Umrysh expects revenue management to grow in the Asia-Pacific region. Systems pioneered 30 years ago by the airline industry and adopted by the large international hospitality groups have been in place for some time, he says, but for the smaller businesses, the idea is probably quite new.

Destination resort properties can greatly benefit from RM systems, Umrysh says. They are likely to have unique offerings, depending upon location and amenities, and can capitalise on the specifics of what they are doing – whether it’s access to unspoilt beaches, use of nearby golf courses, organising excursions, providing spa treatments or offering other leisure activities. They can get clear pictures of what guests are willing to pay for, and break that down by country. Properties can then control how many bookings they release to higher paying countries.

“It just has to be done in a way that the customer feels he is getting value,” Umrysh says.

What properties can benefit most? “We tend to look in terms of the revenue of a hotel,” he adds. A typical traveller’s hotel with budget priced rooms is probably too small to benefit. But a small hotel with a variety of rooms – junior to deluxe suites – and other revenue streams such as spa treatments, F&B, gift shop and excursions has more income streams to consider. “Then,” Umrysh says, “there is more to play with.”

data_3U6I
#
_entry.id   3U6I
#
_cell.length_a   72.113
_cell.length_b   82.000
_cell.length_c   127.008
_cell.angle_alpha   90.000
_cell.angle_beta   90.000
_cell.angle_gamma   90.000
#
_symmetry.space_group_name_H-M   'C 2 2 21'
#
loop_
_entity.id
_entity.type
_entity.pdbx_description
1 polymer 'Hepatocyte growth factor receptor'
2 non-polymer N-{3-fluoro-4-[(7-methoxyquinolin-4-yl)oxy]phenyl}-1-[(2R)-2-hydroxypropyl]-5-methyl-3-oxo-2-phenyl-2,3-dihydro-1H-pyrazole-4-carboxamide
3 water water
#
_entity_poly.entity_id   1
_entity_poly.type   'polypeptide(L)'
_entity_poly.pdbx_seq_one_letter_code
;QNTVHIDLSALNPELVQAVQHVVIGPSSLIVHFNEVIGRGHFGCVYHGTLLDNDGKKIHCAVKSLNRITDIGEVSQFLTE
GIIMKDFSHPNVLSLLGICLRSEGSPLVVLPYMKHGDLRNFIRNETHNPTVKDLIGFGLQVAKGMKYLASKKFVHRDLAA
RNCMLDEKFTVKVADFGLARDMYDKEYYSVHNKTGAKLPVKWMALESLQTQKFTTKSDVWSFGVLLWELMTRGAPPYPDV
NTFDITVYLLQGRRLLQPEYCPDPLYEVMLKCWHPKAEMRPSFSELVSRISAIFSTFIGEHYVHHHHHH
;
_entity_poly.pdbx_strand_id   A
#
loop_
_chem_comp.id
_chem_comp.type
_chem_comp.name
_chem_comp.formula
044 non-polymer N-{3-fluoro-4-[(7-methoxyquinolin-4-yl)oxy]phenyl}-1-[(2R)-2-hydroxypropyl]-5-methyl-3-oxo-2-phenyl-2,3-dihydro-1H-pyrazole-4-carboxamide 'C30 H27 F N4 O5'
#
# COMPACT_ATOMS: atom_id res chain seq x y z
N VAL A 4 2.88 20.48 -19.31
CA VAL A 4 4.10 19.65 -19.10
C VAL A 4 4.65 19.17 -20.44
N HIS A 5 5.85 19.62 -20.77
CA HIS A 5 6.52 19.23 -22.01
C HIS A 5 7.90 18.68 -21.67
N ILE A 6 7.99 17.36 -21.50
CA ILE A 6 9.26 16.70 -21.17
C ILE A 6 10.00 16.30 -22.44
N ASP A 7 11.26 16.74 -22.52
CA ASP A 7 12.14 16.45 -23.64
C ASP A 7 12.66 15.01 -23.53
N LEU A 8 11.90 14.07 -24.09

Often after hoteliers start using an RM system, they see the possibilities. One sprawling hotel Umrysh worked with realised rooms closer to the lifts were worth US$10 more than rooms that were a longer hike from the lobby. Prior to using an RM system the management hadn’t thought of these types of things.

“For that to work they had to have customers who stayed there before, to say it was a long walk to the lobby.” That information was available, he says, and it was customers who recognised the value.

It’s the small, specific things where RM does its best. RM systems enable hoteliers to find the little opportunities – “5% here, 10% there,” Umrysh says – and that can make the difference between being profitable or not.

People make the difference
Tate and Umrysh agree that one key ingredient in the successful implementation of an RM strategy is people.

“RM is a process that is driven by a combination of people and tools,” according to Tate. “The hotel schools are starting to focus more on RM, but it’s been a slow process and there are nowhere near enough good, qualified revenue managers available these days. It’s now more than an emerging career and the hotel schools should be promoting and teaching both the analytical skills and the soft stills required to be revenue managers. Some hotel groups, such as IHG, Starwood, Accor – mainly the larger groups – have strong programmes to develop RM talent, but I believe the schools could play a bigger part still in seeding the market with revenue managers.”

Umrysh concurs. “Having the solution is one part, but having someone who can use it is another matter.”